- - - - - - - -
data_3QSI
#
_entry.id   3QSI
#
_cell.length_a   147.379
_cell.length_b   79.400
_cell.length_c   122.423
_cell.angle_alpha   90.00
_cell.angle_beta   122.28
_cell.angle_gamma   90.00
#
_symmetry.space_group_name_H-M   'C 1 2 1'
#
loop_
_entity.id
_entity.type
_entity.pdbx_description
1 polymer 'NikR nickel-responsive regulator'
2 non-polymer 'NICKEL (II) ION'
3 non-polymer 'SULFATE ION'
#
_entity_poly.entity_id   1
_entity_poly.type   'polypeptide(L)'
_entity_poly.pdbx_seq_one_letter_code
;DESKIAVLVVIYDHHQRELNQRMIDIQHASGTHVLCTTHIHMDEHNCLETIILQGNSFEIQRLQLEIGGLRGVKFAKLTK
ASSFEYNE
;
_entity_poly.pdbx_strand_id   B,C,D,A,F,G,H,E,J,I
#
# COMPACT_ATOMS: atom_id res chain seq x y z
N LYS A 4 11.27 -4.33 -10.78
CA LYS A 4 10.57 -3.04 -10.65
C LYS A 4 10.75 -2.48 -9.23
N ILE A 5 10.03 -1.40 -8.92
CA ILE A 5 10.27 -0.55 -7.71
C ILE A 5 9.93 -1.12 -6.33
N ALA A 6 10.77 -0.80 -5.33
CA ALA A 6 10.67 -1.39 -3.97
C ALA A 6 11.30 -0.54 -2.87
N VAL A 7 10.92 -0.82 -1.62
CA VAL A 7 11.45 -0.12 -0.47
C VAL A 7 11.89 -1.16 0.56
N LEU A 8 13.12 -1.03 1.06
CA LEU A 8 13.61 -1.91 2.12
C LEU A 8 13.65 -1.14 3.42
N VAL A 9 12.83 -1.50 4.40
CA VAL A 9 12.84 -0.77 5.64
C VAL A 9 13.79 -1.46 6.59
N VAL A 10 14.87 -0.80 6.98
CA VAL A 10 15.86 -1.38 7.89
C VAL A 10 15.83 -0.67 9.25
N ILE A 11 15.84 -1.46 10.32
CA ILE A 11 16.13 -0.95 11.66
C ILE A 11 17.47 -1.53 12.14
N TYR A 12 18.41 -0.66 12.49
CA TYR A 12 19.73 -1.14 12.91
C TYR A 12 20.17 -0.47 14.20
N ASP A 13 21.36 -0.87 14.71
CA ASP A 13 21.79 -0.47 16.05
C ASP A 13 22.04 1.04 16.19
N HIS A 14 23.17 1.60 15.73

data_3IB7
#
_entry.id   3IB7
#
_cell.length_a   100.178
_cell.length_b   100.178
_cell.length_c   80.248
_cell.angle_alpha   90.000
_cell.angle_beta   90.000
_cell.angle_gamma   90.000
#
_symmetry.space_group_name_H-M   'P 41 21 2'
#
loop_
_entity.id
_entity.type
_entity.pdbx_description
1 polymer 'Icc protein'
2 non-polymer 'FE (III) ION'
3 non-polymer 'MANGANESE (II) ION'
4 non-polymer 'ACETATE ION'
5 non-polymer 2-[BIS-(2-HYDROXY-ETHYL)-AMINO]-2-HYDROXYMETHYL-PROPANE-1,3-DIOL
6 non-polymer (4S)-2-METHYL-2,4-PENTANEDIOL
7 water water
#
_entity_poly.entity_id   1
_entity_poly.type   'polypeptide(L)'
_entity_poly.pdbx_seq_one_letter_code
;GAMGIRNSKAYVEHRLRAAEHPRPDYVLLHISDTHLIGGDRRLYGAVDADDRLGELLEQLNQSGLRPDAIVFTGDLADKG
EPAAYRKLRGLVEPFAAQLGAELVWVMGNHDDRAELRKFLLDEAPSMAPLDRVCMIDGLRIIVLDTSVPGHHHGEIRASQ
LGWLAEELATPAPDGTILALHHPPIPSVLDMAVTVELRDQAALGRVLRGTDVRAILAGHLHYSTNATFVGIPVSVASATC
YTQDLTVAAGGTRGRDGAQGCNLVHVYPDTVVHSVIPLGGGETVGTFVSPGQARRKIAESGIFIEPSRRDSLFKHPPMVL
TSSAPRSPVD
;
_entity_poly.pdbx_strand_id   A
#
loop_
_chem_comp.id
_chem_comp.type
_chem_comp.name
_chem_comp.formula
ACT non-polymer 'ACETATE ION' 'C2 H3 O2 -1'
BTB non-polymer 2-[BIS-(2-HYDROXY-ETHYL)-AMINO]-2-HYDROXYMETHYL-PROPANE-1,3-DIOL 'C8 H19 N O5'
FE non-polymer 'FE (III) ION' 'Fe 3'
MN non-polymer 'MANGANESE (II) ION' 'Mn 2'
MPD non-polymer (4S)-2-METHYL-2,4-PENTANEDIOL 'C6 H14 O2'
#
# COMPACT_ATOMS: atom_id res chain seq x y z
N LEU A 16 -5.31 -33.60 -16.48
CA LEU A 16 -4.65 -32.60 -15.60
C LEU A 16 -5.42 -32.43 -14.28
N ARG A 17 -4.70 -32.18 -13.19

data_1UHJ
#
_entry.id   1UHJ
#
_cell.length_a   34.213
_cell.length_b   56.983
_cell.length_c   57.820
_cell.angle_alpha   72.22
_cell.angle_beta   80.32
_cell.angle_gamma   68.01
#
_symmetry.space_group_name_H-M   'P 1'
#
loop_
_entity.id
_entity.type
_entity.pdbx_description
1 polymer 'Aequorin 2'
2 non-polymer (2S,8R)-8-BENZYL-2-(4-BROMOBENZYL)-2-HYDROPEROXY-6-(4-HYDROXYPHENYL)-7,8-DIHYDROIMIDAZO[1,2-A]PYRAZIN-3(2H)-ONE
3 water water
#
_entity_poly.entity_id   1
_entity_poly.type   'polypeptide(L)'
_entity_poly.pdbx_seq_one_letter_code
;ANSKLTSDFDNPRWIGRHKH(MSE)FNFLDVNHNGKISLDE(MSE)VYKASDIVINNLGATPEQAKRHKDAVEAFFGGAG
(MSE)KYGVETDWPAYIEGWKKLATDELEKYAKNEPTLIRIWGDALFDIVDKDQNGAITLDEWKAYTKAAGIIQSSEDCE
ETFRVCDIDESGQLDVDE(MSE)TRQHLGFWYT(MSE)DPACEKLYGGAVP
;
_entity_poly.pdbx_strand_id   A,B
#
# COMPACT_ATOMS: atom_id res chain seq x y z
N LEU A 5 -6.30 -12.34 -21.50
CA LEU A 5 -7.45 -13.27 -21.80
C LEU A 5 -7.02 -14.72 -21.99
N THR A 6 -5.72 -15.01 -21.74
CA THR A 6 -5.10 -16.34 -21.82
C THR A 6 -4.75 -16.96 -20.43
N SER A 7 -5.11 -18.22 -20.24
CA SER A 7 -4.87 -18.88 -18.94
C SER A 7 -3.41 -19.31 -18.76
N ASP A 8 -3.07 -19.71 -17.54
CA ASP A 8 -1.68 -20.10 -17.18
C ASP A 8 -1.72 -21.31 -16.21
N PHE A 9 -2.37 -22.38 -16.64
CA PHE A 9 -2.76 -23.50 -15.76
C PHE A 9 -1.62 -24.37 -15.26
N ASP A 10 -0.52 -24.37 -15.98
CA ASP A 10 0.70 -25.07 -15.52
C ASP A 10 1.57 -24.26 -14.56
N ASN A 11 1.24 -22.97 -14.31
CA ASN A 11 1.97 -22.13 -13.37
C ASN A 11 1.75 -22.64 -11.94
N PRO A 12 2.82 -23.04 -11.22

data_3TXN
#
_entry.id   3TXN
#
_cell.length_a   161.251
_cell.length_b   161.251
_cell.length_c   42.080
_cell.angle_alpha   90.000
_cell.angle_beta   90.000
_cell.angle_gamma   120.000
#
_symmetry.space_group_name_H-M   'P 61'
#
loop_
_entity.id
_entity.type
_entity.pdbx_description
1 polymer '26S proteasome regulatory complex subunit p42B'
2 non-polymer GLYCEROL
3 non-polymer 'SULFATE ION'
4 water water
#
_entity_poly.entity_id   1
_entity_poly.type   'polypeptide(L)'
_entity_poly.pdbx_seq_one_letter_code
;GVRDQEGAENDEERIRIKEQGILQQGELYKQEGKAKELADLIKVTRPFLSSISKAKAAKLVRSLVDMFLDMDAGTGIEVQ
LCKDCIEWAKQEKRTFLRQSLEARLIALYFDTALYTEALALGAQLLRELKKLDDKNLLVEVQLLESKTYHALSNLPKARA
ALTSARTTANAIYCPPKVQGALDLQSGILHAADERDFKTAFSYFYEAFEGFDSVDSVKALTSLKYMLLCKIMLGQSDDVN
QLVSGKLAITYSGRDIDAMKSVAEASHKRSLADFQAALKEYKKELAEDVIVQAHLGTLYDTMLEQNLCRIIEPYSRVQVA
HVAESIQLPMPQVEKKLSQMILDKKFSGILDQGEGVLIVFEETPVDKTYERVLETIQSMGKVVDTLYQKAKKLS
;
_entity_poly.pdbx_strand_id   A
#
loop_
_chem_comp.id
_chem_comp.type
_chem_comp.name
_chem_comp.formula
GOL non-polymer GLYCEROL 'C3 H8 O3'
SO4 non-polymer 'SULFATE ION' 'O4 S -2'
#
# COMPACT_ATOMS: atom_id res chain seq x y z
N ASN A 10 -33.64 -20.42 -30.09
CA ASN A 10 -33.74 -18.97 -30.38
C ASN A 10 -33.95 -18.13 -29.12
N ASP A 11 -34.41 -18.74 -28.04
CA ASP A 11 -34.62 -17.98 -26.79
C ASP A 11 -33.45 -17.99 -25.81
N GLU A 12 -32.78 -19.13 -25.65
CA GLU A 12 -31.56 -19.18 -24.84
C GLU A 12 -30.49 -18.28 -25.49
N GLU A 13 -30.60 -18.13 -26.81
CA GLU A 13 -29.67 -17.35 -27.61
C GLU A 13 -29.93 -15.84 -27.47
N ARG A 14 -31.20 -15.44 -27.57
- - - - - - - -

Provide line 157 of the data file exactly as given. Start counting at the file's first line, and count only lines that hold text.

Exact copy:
N PHE A 9 -2.37 -22.38 -16.64